The idea to have applications run on your vehicle might sound strange, but it’s something we’re already familiar with. Our cars have built-in apps that can set our radios to stations and adjust cabin temperature via Bluetooth. It also enables greater communication between vehicles and manufacturers. This connectivity extends to your digital devices through APIs that allow you to interact with your car (or vice versa). This can range from simple features, such as sending a text if you’re speeding, or using your calendar app to automatically track your service schedule—to more advanced uses, such as finding nearby charging stations when you get low on battery power.

Applications of Vehicle Telematics

In today’s age, vehicle telematics has become one of its kind services that let you get access to an array of information regarding your car’s performance. This data can be collected through onboard sensors and transmitted wirelessly for evaluation. It does not only help you monitor your vehicle performance, but it also provides you with detailed diagnostic codes which are recorded by On-Board Diagnostics (OBD) systems.

Business-to-consumer vehicle telematics

Connected vehicle technology doesn’t just exist to serve businesses and help them collect information on drivers. Many companies that make dashboard devices also sell them to consumers as services. Telematics can also be useful for fleet owners, allowing companies to track their vehicles’ performance and location, thereby increasing efficiency and reducing costs. By installing dashboards with built-in GPS tracking systems, fleet managers can receive valuable real-time data from individual vehicles. They can then relay that information to other connected cars or back to head office using built-in wireless connections, providing details about driver behavior (how fast was he going?) or driving conditions (was there ice on the road?). A bonus: GPS systems will usually also tell you exactly where your car is if it gets stolen.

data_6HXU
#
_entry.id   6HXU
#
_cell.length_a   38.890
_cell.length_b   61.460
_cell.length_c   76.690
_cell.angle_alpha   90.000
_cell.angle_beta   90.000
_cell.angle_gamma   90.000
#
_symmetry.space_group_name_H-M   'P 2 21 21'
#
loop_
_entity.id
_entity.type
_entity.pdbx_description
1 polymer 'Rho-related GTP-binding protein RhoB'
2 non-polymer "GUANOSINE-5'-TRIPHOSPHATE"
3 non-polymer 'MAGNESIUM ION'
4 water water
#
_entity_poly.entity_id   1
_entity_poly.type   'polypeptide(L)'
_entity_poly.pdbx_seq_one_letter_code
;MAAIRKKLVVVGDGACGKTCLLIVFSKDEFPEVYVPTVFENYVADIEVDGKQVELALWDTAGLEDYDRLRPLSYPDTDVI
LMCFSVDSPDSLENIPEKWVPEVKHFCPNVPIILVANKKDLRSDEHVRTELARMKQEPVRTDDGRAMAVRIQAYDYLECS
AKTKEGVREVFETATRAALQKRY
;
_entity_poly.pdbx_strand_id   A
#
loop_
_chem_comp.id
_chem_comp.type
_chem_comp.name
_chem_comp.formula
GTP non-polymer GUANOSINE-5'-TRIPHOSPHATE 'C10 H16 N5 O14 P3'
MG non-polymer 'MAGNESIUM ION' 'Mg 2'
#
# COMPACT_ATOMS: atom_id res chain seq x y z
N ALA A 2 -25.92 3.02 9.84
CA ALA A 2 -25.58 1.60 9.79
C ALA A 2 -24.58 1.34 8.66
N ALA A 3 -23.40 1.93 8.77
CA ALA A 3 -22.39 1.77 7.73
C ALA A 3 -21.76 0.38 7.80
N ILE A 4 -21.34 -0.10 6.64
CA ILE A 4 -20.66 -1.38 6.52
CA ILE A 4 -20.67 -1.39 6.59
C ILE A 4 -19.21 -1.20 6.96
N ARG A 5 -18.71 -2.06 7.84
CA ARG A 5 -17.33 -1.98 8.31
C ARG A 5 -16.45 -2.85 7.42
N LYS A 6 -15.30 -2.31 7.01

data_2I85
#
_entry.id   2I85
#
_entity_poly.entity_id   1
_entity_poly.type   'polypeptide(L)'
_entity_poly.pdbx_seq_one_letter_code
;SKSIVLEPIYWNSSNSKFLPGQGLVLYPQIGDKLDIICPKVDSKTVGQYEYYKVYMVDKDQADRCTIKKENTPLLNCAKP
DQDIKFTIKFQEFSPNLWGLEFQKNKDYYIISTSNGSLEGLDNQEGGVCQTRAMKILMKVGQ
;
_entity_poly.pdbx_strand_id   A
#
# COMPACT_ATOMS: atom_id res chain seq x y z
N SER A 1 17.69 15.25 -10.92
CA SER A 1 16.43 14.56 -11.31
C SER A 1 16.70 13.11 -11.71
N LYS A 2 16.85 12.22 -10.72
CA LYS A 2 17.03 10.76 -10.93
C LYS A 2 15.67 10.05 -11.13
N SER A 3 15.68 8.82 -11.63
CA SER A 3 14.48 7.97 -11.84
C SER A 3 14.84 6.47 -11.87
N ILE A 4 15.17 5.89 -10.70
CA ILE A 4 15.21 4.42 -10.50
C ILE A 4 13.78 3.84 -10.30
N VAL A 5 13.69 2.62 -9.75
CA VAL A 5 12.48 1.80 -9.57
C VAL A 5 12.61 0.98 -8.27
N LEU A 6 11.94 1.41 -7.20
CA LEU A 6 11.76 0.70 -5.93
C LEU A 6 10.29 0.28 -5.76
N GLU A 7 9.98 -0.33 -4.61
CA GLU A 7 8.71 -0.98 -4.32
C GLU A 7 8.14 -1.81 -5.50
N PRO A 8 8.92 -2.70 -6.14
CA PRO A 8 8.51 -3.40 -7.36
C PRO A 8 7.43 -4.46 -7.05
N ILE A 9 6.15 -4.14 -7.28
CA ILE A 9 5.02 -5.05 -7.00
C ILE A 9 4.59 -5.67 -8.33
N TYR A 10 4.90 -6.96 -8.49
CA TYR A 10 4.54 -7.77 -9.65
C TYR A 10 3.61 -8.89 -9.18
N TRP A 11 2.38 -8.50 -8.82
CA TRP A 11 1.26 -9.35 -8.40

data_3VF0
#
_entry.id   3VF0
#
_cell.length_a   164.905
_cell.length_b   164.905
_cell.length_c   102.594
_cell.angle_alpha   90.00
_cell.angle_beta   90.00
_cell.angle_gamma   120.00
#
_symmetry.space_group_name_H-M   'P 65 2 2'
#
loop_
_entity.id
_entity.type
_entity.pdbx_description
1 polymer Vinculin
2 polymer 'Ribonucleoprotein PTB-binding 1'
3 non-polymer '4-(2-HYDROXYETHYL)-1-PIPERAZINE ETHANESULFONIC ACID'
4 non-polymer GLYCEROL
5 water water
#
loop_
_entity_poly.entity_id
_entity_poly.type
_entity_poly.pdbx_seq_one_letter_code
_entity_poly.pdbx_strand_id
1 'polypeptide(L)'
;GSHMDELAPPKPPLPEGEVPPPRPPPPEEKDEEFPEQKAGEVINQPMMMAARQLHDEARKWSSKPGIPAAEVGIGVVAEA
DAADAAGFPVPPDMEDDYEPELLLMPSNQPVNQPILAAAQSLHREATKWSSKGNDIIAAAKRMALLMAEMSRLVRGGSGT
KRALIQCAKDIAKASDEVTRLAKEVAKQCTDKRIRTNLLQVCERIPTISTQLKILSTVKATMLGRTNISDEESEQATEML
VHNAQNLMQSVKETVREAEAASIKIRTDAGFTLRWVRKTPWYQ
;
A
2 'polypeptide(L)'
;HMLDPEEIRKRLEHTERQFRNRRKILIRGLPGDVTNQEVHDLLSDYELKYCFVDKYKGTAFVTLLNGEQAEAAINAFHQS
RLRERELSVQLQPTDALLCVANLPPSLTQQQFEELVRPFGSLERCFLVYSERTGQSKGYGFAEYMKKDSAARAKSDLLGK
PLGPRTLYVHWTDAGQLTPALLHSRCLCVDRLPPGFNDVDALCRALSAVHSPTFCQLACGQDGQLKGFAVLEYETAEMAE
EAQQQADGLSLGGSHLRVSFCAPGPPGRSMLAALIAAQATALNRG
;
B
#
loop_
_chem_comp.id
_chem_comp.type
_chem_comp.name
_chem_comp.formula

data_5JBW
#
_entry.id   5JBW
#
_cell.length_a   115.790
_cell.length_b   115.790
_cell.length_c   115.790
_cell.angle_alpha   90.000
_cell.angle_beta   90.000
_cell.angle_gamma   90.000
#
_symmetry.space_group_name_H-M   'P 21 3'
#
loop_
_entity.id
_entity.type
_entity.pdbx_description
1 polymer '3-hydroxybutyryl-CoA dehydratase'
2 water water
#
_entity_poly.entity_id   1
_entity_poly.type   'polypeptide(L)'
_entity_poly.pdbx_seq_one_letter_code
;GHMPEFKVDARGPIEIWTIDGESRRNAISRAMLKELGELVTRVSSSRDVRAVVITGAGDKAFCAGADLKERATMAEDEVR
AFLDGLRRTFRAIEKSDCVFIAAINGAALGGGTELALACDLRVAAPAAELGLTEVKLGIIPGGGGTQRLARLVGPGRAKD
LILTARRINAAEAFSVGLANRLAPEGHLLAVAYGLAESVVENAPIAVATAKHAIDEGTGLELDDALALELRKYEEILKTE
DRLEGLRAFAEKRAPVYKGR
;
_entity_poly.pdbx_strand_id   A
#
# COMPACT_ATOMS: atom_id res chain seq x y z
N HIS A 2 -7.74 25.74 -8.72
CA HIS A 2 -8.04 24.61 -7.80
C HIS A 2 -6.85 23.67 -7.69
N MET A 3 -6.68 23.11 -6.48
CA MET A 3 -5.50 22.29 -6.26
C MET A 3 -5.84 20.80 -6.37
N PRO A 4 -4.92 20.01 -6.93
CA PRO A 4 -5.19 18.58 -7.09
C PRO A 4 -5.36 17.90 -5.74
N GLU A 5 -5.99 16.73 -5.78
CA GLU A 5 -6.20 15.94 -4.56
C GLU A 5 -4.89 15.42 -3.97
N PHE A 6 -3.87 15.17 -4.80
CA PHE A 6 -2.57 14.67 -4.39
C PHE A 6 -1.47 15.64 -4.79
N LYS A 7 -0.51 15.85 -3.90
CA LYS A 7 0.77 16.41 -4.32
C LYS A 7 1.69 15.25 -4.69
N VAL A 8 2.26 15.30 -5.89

Business-to-product vehicle telematics

Automakers and other vehicle manufacturers are starting to offer connected car technology on many of their new vehicles. These systems typically rely on GPS tracking, wireless connection, and various sensors (such as engine diagnostics, proximity alerts, and acceleration data) to provide a wide range of information that can be extremely useful to drivers. For example, they can notify drivers if they are speeding, help them find their cars in large parking lots, or even calculate fuel consumption and help drivers save money on gas. Some models also have smart features like remote unlocking capabilities through an app or satellite radio options from subscription services such as Sirius XM. Businesses are now able to send messages directly to your vehicle’s dashboard with these systems.

Business-to-business vehicle telematics

You’re here because you want to understand why companies buy vehicle telematics, what kind of data they want, and which companies are doing it. You’re not alone! The B2B (business-to-business) industry has long been interested in leveraging vehicle data for greater business insight and efficiency—and for good reason. Telematics is an effective way to optimize your fleet so that it runs more efficiently and effectively. And because your company will be working with other businesses to purchase, implement, and use vehicle-based applications and data products, you’ll likely be relying on a solution provider (or partners) to help you on your journey.